Cannabis Cannabinoid Res. 2021 Jun 17. doi: 10.1089/can.2020.0168. Online ahead of print.


Background: Cannabis plants and their seed have been used in many cultures as a source of medicine and feeding during history. Today, there is an increasing demand for cannabis seeds for medical use. Moreover, a seed sales market with no legal regulations has also grown. This may pose some issues if a quality control is not set in place. Identification of cannabis strains is important for quality control purposes in a nonregulated growing market and in cases of illegal traffic and medical use. Owing to the high price as a pharmacological drug, commercial products of cannabis plants and seeds for medical users are often subjected to adulterations, either when packing or distributing certified seeds in the market. Materials and Methods: Cannabis commercial seeds and cannabis seeds for medical use were analyzed with high-resolution melting (HRM) analysis using barcoding markers. Humulus lupulus L. plants from a local market were used as outgroup control. DNA barcoding uses specific regions of the genome to identify differences in the genetic sequence of conserved regions such as internal transcribed spacer (ITS) and rbcL. DNA barcoding data can be generated with real-time polymerase chain reaction combined with HRM analysis to distinguish specific conserved DNA regions of closely related species. HRM analysis is the method of choice for rapid analysis of sequence variation. Results: The melting temperature (Tm) of homogeneous packages was consistent with single genotypes. However, packages containing contaminating seeds showed Tm differences of 0.2°C on average. Conclusions: An effective, rapid, and low-cost method based on ITS nuclear DNA and on chloroplast rbcL regions for screening and detection of contamination in commercial cannabis seeds was developed and applied for the analysis of different samples. This approach can be used as a quality control tool for cannabis seeds or other plant material.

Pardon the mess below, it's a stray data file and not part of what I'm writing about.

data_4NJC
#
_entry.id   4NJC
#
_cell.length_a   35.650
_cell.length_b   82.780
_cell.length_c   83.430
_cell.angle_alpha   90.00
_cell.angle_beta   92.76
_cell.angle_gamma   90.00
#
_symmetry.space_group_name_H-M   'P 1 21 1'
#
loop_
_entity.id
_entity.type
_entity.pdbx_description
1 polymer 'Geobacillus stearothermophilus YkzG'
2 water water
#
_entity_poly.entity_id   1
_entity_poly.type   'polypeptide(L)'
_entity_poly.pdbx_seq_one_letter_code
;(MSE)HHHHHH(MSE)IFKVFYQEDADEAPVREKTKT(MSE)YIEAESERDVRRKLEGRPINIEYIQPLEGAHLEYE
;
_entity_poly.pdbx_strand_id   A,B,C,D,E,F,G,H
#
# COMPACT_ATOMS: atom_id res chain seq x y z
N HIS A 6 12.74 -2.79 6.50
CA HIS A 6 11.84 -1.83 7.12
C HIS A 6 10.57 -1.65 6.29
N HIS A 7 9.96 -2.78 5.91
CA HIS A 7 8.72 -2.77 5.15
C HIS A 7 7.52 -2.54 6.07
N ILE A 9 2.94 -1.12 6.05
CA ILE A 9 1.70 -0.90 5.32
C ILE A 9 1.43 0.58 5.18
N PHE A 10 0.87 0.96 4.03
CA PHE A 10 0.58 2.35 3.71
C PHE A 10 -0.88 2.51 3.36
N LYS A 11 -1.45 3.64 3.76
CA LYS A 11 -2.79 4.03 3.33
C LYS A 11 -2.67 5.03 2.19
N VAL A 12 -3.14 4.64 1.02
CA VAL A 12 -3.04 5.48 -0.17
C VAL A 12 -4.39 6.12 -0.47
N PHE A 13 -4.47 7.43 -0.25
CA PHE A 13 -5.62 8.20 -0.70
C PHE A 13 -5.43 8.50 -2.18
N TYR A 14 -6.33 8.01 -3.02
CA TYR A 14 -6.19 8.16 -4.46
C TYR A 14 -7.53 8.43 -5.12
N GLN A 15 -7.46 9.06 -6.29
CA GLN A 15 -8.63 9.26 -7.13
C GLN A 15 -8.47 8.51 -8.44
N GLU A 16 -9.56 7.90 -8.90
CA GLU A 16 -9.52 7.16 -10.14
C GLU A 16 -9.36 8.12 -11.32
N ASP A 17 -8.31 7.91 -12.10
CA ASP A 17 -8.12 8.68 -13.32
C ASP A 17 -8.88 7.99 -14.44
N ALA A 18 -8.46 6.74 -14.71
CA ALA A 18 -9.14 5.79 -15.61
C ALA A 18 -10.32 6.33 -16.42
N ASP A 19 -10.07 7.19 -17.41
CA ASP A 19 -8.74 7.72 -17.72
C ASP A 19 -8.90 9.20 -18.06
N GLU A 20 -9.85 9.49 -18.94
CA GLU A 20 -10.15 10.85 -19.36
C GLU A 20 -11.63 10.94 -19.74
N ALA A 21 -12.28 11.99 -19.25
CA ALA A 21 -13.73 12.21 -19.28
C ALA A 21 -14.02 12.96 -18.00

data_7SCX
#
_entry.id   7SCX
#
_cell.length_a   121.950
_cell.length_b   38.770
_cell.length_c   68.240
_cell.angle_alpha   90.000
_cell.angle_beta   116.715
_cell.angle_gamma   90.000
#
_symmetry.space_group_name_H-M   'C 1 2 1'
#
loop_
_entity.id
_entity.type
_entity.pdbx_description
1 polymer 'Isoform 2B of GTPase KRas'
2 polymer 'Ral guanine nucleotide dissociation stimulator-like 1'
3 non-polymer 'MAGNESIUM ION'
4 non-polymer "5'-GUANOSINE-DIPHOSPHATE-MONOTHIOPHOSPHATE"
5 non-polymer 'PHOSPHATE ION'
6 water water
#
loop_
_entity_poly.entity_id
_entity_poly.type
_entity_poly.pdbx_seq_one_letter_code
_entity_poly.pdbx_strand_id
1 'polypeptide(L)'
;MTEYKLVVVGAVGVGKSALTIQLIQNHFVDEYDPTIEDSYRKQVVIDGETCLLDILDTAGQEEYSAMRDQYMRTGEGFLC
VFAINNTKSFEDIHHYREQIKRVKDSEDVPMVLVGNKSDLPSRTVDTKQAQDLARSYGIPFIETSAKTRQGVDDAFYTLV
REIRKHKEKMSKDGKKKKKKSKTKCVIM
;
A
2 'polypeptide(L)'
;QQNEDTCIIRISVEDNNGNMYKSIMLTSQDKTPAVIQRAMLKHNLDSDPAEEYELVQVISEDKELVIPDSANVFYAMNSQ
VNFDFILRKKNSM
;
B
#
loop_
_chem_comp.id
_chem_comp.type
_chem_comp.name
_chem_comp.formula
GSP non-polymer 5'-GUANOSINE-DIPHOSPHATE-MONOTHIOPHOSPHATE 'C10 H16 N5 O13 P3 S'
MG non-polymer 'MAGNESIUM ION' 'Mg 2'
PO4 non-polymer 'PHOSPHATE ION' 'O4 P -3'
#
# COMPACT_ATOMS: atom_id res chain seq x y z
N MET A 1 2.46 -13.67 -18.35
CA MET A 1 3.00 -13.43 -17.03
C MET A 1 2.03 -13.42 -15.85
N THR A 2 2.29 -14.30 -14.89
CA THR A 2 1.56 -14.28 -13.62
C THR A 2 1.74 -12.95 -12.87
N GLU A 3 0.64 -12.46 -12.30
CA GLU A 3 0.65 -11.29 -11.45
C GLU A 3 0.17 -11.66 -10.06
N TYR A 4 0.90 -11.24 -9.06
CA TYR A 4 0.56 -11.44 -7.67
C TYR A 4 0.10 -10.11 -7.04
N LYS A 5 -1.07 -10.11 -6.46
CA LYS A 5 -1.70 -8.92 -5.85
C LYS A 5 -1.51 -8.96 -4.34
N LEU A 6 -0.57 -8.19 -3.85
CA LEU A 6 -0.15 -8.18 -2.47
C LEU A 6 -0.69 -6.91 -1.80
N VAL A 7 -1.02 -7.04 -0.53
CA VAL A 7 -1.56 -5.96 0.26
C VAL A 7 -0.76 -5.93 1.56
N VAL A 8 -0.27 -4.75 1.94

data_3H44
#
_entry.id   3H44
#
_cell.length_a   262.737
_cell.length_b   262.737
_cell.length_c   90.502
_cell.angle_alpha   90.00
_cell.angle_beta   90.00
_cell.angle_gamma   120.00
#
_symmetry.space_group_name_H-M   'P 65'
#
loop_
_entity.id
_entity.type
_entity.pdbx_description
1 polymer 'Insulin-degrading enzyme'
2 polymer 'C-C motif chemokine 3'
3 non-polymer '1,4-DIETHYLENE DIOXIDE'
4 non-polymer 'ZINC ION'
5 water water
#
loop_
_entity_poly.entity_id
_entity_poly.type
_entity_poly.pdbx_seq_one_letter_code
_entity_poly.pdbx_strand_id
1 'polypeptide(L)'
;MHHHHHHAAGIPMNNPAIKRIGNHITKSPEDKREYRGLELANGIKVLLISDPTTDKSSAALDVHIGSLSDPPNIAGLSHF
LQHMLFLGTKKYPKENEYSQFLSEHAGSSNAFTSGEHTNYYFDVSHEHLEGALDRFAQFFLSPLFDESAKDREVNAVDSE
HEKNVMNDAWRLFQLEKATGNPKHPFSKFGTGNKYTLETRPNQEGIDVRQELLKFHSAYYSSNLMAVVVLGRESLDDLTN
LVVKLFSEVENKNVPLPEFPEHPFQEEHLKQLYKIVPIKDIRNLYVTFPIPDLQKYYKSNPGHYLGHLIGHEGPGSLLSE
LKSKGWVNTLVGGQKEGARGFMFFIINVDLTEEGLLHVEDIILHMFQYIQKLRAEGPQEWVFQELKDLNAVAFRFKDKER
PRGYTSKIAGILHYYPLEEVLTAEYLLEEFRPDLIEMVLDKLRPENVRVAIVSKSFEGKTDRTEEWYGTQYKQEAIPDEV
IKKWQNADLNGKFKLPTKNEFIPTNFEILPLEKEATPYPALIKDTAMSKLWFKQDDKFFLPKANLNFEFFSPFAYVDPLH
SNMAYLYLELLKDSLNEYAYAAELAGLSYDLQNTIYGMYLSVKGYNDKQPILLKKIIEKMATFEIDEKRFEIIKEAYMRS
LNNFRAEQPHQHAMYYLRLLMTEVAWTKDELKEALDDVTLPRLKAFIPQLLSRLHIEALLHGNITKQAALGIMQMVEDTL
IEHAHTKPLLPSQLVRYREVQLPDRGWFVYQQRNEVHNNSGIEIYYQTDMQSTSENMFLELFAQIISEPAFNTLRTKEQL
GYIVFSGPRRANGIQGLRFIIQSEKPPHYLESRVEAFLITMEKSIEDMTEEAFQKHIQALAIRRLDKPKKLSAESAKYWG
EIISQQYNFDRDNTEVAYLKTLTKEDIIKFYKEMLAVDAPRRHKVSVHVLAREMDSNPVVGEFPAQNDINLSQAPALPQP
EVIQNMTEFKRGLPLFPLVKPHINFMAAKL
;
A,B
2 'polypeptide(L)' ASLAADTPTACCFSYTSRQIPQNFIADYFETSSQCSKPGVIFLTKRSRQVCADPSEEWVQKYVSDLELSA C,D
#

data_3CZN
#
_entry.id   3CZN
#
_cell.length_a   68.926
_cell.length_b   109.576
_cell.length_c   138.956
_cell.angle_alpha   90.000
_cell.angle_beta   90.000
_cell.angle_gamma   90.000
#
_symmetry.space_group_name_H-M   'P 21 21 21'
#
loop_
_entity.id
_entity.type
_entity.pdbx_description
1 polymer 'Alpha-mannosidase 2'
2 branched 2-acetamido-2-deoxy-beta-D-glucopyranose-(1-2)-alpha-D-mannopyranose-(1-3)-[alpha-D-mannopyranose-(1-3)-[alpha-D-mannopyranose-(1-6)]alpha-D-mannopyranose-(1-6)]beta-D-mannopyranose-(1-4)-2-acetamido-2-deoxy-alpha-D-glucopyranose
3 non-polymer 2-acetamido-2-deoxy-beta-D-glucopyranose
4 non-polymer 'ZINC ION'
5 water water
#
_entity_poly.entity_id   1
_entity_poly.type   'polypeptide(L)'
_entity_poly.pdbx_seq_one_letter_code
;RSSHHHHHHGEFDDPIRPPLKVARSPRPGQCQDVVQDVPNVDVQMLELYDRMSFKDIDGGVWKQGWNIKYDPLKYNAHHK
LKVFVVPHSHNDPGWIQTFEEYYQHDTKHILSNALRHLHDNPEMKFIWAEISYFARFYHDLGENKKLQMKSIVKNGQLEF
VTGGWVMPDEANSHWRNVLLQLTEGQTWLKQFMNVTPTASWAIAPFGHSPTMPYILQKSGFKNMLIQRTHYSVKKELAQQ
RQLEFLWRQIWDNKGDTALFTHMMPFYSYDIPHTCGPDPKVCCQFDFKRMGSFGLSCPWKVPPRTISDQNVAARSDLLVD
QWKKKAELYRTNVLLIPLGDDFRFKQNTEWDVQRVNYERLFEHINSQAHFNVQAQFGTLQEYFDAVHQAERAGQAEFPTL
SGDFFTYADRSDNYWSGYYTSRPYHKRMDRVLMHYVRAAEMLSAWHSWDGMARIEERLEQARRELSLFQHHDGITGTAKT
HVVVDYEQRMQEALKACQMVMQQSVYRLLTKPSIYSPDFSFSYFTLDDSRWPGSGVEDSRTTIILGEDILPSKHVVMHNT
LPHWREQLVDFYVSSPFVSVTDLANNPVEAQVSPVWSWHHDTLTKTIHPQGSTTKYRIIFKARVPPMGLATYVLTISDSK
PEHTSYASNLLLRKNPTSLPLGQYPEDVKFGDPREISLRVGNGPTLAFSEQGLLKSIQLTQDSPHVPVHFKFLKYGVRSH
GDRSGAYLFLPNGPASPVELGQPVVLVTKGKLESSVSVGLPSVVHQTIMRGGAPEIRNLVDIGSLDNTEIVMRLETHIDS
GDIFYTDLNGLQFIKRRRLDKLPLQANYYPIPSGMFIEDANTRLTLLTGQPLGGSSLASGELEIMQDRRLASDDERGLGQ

PMID:34142864 | DOI:10.1089/can.2020.0168

Source: ncbi 2

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